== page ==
7.2 Developing Your Writing Skills

As you get further along in your writing, you will start to think about its quality and whether there is anything you can do to improve this. No thesis is ever perfect, but there are things that you can do to develop your writing skills.

Think About Your Readers' Needs

Your aim should be to make your text as clear as possible – to present your ideas clearly and concisely and to avoid ambiguity or redundancy. If it is something you are still having problems with, try adopting these very basic rules as you write your thesis:

  • avoid excessively long sentences
  • do not use a difficult word where a simple one will do
  • use punctuation correctly to aid the sense of your writing
  • use paragraphs to break your text into logically self-contained units

To guide your readers through your thesis it should include a system of "signposts” – things that explicitly or implicitly tell the reader what to expect. Signposts that you can use in your thesis are:

  • a detailed table of contents
  • a well written abstract
  • an introductory section/chapter for the thesis as a whole
  • an introductory paragraph for each individual section/chapter
  • a consistent system of headings and sub-headings

Remember that your thesis is telling a story – your original contribution to knowledge in your discipline. It should be clear from the very start what your original contribution to knowledge is and each section/chapter should then help to tell that story.

Write Critically

Your thesis must demonstrate your ability to write critically - that is, to write in a way that is characterised by:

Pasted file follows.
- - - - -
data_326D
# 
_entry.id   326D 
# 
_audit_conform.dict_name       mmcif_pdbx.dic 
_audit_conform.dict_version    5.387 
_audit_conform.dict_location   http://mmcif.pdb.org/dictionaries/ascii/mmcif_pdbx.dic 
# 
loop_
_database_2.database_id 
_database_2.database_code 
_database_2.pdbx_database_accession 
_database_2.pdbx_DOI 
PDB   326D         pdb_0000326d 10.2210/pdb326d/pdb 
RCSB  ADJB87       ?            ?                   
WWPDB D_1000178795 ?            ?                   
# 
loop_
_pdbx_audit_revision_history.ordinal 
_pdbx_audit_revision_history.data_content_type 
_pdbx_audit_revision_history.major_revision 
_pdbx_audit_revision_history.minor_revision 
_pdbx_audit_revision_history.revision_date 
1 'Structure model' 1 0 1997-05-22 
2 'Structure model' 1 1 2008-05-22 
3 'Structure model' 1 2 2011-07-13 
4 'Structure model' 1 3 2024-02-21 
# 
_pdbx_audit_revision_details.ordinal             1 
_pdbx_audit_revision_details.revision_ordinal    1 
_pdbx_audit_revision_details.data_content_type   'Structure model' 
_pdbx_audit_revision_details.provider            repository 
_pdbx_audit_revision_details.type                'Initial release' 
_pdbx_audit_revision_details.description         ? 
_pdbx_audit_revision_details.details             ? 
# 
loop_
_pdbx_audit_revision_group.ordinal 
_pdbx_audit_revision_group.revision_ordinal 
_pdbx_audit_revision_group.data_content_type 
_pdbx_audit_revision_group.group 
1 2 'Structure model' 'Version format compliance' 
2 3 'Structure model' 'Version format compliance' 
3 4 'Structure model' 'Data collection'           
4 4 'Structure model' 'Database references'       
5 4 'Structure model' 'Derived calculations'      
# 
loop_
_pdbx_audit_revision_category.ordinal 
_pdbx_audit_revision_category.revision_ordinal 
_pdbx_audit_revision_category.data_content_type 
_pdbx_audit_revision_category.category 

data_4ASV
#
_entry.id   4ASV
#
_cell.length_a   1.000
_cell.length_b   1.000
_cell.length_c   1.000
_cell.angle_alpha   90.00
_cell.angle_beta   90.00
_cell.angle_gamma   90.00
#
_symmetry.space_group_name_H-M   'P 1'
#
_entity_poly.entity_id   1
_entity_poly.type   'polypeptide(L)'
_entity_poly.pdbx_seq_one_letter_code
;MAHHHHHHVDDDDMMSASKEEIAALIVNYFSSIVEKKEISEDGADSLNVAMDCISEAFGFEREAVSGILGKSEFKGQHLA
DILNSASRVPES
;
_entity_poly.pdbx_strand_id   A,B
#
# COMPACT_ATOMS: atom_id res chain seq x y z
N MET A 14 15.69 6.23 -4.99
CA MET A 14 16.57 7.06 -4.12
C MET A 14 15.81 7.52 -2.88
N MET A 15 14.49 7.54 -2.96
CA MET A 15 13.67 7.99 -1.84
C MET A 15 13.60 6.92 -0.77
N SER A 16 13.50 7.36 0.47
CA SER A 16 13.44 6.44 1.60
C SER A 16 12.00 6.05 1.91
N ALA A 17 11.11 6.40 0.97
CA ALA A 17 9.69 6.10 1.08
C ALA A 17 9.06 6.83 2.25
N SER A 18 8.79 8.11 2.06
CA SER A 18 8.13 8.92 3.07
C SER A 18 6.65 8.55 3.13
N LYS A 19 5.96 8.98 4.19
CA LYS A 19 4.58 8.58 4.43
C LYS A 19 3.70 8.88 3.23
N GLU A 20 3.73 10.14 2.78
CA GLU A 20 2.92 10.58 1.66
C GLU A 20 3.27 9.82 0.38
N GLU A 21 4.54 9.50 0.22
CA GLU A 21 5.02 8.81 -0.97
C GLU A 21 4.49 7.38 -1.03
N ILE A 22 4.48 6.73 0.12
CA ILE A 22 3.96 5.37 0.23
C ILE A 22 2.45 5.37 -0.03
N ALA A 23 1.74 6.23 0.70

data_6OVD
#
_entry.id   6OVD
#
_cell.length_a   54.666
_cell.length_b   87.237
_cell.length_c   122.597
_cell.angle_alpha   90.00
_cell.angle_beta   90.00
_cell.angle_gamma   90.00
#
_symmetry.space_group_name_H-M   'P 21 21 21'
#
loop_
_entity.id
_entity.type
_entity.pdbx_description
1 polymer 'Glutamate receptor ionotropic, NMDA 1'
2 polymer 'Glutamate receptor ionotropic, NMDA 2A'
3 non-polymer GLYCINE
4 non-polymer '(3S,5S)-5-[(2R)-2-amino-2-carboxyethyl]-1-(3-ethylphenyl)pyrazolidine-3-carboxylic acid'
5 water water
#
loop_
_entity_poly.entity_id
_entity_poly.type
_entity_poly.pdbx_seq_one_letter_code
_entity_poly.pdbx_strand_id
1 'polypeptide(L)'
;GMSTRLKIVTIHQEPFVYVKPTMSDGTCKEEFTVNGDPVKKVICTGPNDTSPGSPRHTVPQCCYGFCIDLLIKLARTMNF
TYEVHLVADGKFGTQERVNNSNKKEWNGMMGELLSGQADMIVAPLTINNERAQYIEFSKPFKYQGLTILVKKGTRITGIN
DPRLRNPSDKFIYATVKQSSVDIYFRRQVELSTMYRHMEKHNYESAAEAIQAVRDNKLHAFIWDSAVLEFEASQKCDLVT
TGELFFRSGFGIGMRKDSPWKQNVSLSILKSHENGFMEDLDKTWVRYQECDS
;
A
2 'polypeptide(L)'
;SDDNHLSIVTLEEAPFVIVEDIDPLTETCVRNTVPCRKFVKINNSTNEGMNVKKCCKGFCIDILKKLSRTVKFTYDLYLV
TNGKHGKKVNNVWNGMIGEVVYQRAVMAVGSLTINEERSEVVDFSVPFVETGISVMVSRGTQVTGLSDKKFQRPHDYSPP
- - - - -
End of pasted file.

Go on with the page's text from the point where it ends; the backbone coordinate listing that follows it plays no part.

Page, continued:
• a clear and confident refusal to accept the conclusions of other writers without evaluating the arguments and evidence that they provide
  • a balanced presentation of reasons why the conclusions of other writers may be accepted or may need to be treated with caution
  • a clear presentation of your own evidence and argument, leading to your conclusion
  • a recognition of the limitations in your own evidence, argument, and conclusion

For more advice, read the University's Critical Writing Study Guide.

Remember as well that whatever discipline you belong to, there will be certain conventions of academic writing - for example, specific modes of phrasing, specific terminology, recognised acronyms/abbreviations, etc. It is important that you make yourself familiar with these and the best way to do this is through reading theses, articles, and other texts.

Ask your supervisors if you are unsure of the specific conventions for academic writing in your discipline.

Have a Structure for Drafting and Re-Drafting

To start with, your thesis will be very much a work in progress. It is important to remember in the early stages of your writing that you are working on a draft, not the finished thesis. Keep writing even if you know that you can do better - leave the improvements until you come to write the next draft. This will give you time to reflect and think more carefully about anything that you might need to change.

Instead of re-drafting as you go, why not look to make drafting a process with formal stages and different questions to be addressed at each stage:

  • 1st Re-Draft - Editing for Academic Rigour
  • 2nd Re-Draft - Reducing Redundancy
  • 3rd Re-Draft - Editing for Consistency
  • 4th Re-Draft - Signposting and Linking
  • 5th Re-Draft - Proof Reading

For more advice on the type of things you need to consider at each stage, read the University's Art of Editing Study Guide.